15. I have a few questions that I need some help with.  In 1937, did the 1937 Packard 120 Convertible Coupe have "plush pile" or "square weave" carpeting?  Were the top bows in the convertible top cloth wrapped?For the introduction of the new models in 37, there was a paint color referred to as the "announcement color", which was Indian Maroon.  The reference book says for the announcement color paint, the interior was red leather. I have looked at red leather material and there is every shade imaginable, does any one know the actual correct color and could you direct me to where I can find it.  The rear window in the convertible top is chrome plated on the outside.  Was the inside chrome plated or was it painted?  If it was painted, what color was it painted?  I am hopeful there are a few Packard experts that can help answer these questions.  I am guessing it would be the same persons who judge Packards at the meets.

    Thanks,

    Bob

    Email:  pint4@new.rr.com


  16. I am looking to buy an air cleaner for a 1937 Packard 120.  It is the tall style and the bottom side should be indented to form a cavity to accommodate the choke on a Carter carb that extends above the top of the carb.  Thanks, Bob  Email:  pint4@new.rr.com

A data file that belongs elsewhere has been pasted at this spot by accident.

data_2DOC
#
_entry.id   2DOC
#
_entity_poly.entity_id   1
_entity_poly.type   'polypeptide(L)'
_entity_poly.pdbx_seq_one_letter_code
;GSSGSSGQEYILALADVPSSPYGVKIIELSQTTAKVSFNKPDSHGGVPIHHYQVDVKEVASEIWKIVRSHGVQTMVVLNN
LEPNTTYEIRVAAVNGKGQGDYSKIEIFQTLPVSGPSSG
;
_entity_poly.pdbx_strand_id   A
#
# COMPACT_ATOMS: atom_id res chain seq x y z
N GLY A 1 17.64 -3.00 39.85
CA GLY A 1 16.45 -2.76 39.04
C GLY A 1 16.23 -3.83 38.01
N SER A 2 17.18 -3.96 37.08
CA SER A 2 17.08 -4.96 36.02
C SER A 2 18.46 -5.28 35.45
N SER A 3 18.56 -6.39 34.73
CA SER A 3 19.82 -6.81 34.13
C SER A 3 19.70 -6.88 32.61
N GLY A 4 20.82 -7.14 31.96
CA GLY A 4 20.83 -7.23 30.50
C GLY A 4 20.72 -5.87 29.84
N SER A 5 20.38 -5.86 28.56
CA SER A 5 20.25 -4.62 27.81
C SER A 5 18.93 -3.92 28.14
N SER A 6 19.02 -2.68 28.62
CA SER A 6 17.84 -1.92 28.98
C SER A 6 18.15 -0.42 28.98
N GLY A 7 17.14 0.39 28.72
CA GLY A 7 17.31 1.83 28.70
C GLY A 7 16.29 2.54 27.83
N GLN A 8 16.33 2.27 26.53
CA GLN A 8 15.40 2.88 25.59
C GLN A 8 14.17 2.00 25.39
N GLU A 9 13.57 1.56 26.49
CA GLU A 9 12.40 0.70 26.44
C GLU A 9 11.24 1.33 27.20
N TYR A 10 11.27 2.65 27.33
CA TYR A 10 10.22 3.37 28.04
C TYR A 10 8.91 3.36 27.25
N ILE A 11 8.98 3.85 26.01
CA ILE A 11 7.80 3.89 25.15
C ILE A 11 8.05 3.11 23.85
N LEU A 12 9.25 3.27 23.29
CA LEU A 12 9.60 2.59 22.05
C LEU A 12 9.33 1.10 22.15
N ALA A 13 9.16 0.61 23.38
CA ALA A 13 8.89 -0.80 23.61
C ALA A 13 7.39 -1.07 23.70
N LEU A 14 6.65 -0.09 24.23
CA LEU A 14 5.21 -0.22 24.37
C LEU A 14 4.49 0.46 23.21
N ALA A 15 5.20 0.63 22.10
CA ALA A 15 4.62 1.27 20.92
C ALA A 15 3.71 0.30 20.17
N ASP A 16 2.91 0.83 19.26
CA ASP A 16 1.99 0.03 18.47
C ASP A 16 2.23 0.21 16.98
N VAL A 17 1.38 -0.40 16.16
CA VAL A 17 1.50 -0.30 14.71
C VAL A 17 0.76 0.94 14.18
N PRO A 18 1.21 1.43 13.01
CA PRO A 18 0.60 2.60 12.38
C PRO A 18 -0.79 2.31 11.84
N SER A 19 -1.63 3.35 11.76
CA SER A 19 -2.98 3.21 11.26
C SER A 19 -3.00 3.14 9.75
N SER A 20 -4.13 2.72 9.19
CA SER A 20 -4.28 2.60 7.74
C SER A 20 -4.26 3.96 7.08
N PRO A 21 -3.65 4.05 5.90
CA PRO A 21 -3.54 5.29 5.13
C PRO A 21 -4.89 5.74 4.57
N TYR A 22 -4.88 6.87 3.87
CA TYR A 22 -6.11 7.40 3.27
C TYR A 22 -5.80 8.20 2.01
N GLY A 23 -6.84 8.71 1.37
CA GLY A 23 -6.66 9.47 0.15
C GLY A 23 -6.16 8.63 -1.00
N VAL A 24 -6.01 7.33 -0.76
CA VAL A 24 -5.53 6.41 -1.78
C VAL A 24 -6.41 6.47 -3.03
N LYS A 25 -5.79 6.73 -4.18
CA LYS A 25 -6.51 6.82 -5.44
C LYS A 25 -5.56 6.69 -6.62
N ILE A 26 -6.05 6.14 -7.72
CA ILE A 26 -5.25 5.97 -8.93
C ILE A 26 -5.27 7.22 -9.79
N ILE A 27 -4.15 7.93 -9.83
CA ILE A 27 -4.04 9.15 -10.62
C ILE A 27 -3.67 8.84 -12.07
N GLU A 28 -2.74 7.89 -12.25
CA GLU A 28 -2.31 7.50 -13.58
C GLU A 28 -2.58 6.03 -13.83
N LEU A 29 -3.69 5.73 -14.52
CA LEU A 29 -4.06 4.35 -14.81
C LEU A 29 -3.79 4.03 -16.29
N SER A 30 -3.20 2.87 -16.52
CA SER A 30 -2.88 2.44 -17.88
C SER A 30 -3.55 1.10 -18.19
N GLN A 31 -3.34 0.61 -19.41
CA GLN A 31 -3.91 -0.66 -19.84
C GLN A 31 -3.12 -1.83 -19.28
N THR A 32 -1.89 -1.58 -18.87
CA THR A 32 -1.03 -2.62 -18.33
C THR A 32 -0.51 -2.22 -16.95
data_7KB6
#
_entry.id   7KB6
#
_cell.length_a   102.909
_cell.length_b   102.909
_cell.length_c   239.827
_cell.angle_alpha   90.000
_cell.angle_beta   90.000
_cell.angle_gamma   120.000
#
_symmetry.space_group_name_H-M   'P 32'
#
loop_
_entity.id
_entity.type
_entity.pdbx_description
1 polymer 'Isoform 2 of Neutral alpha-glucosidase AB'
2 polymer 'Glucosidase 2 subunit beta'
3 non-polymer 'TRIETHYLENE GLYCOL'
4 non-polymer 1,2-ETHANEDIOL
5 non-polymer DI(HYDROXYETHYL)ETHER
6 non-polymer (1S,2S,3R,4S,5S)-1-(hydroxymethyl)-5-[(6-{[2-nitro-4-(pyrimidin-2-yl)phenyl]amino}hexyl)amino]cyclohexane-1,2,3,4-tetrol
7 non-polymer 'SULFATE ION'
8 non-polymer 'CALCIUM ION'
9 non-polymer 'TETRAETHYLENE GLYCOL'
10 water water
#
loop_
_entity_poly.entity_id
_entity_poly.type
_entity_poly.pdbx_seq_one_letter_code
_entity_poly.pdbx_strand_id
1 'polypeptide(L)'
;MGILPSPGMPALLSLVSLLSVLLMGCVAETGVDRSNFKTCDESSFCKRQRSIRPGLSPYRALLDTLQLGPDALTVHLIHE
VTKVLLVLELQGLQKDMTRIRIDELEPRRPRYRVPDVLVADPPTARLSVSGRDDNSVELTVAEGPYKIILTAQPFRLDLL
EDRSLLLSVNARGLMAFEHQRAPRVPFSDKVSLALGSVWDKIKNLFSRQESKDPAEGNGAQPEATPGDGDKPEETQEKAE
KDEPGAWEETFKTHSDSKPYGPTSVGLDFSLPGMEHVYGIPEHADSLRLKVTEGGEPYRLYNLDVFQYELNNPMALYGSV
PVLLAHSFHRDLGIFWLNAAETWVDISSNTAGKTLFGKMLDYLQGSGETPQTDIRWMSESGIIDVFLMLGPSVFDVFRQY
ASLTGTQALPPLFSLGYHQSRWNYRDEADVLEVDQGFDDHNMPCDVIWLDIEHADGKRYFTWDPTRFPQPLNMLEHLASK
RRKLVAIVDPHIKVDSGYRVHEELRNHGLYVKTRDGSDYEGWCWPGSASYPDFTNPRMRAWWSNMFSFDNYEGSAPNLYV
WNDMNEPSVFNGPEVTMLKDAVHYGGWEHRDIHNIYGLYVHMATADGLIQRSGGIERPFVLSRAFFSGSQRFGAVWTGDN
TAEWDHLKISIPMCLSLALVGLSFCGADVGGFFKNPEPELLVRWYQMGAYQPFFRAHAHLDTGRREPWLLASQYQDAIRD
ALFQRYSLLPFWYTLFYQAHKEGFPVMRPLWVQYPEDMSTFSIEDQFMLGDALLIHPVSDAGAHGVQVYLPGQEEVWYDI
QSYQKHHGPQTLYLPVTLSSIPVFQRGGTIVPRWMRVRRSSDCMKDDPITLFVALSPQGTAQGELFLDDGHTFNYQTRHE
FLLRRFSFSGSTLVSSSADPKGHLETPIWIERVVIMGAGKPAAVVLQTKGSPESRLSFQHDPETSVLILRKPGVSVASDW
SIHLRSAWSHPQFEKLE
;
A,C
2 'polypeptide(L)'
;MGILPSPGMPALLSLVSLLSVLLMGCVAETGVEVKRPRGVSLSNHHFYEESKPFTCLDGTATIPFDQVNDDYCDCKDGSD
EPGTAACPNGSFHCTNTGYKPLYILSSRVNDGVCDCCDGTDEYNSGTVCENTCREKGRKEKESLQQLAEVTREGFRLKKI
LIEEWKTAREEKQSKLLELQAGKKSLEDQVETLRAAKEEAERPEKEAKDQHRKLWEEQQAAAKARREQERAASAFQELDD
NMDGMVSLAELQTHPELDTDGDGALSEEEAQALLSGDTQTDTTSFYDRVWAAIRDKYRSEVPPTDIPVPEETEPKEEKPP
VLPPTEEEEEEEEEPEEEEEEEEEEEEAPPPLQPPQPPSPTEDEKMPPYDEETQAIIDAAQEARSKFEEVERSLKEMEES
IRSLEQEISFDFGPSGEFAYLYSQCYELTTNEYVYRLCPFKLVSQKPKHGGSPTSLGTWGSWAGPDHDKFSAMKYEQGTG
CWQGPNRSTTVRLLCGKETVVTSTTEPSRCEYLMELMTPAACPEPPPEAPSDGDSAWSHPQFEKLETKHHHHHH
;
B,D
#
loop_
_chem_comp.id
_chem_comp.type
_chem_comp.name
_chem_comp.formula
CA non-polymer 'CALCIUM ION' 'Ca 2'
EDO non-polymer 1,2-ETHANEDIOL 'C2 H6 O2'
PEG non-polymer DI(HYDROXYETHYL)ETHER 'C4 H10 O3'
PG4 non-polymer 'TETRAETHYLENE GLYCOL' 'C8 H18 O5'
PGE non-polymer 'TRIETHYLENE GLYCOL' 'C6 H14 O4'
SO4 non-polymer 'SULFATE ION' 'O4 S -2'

17. Now that I have a better understanding of the carbs used on 37 Packard 120's, I now will have to find the correct air cleaner.  The tall version with the the indentation on the bottom to accommodate the integral choke on the Carter carb I have on my car.  Does anyone know of one for sale or have one for sale?  

    Thanks.

    Bob

    Email: pint4@new.rr.com


  18. Jon,

    I have a question about the top diameters of the two carbs used by Packard in 1937.  I am referring to the diameter at the the top of the carb where the air cleaner attaches to the carb.  Are they the same diameter on both the Stromberg EE-14 and the Carter WD-0?  If not, what are each of the two diameters respectively?

    Thanks,

    Bob


  19. Thanks for the suggestions and input.  I didn't disassemble it because I didn't realize it was a 3 piece assembly.  I was surprised when I got it back and it was in 3 pieces.  Totally unexpected.  I am of the opinion that it is not a reproduction but who knows.  The details were excellent and the bottom of the head even had a part number cast into it.  Because the bottom of the head never shows, it seems a little odd there would be a part number.  I have some photos that show the 3 pieces and the cavity that the head fits into.